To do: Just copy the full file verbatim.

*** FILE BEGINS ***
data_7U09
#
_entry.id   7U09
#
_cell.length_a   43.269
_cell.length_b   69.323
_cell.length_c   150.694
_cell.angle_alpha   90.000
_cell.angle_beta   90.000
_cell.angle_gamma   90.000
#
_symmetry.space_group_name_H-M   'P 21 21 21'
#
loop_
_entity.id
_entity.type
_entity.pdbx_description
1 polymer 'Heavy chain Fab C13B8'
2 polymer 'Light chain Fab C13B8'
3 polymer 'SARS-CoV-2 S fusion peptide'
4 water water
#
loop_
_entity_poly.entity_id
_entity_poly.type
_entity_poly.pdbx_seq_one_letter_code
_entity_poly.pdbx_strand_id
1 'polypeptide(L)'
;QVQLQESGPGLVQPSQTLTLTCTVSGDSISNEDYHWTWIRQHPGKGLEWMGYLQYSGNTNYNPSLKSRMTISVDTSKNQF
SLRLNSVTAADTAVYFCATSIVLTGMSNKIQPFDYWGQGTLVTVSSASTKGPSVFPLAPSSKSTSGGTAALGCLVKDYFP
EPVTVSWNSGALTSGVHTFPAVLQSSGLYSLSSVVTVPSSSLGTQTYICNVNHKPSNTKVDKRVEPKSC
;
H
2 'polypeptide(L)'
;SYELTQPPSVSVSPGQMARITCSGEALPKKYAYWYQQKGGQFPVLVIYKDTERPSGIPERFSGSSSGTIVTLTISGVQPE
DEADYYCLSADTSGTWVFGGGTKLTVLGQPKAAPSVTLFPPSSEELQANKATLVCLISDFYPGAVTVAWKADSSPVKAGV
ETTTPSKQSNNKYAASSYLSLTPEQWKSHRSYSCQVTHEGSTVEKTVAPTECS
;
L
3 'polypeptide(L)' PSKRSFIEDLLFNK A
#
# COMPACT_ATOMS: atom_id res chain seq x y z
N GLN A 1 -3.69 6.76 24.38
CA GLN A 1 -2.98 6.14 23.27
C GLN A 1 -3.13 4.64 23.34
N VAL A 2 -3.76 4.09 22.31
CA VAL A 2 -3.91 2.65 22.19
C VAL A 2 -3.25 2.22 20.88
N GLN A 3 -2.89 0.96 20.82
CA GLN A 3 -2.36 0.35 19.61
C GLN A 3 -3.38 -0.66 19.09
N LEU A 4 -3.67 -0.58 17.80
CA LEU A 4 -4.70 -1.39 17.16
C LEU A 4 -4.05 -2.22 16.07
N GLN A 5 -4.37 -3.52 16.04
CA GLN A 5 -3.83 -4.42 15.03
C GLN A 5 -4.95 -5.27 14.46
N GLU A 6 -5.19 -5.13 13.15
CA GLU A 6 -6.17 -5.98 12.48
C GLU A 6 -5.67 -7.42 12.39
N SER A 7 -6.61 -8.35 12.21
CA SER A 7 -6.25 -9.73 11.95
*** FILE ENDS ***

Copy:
data_7U09
#
_entry.id   7U09
#
_cell.length_a   43.269
_cell.length_b   69.323
_cell.length_c   150.694
_cell.angle_alpha   90.000
_cell.angle_beta   90.000
_cell.angle_gamma   90.000
#
_symmetry.space_group_name_H-M   'P 21 21 21'
#
loop_
_entity.id
_entity.type
_entity.pdbx_description
1 polymer 'Heavy chain Fab C13B8'
2 polymer 'Light chain Fab C13B8'
3 polymer 'SARS-CoV-2 S fusion peptide'
4 water water
#
loop_
_entity_poly.entity_id
_entity_poly.type
_entity_poly.pdbx_seq_one_letter_code
_entity_poly.pdbx_strand_id
1 'polypeptide(L)'
;QVQLQESGPGLVQPSQTLTLTCTVSGDSISNEDYHWTWIRQHPGKGLEWMGYLQYSGNTNYNPSLKSRMTISVDTSKNQF
SLRLNSVTAADTAVYFCATSIVLTGMSNKIQPFDYWGQGTLVTVSSASTKGPSVFPLAPSSKSTSGGTAALGCLVKDYFP
EPVTVSWNSGALTSGVHTFPAVLQSSGLYSLSSVVTVPSSSLGTQTYICNVNHKPSNTKVDKRVEPKSC
;
H
2 'polypeptide(L)'
;SYELTQPPSVSVSPGQMARITCSGEALPKKYAYWYQQKGGQFPVLVIYKDTERPSGIPERFSGSSSGTIVTLTISGVQPE
DEADYYCLSADTSGTWVFGGGTKLTVLGQPKAAPSVTLFPPSSEELQANKATLVCLISDFYPGAVTVAWKADSSPVKAGV
ETTTPSKQSNNKYAASSYLSLTPEQWKSHRSYSCQVTHEGSTVEKTVAPTECS
;
L
3 'polypeptide(L)' PSKRSFIEDLLFNK A
#
# COMPACT_ATOMS: atom_id res chain seq x y z
N GLN A 1 -3.69 6.76 24.38
CA GLN A 1 -2.98 6.14 23.27
C GLN A 1 -3.13 4.64 23.34
N VAL A 2 -3.76 4.09 22.31
CA VAL A 2 -3.91 2.65 22.19
C VAL A 2 -3.25 2.22 20.88
N GLN A 3 -2.89 0.96 20.82
CA GLN A 3 -2.36 0.35 19.61
C GLN A 3 -3.38 -0.66 19.09
N LEU A 4 -3.67 -0.58 17.80
CA LEU A 4 -4.70 -1.39 17.16
C LEU A 4 -4.05 -2.22 16.07
N GLN A 5 -4.37 -3.52 16.04
CA GLN A 5 -3.83 -4.42 15.03
C GLN A 5 -4.95 -5.27 14.46
N GLU A 6 -5.19 -5.13 13.15
CA GLU A 6 -6.17 -5.98 12.48
C GLU A 6 -5.67 -7.42 12.39
N SER A 7 -6.61 -8.35 12.21
CA SER A 7 -6.25 -9.73 11.95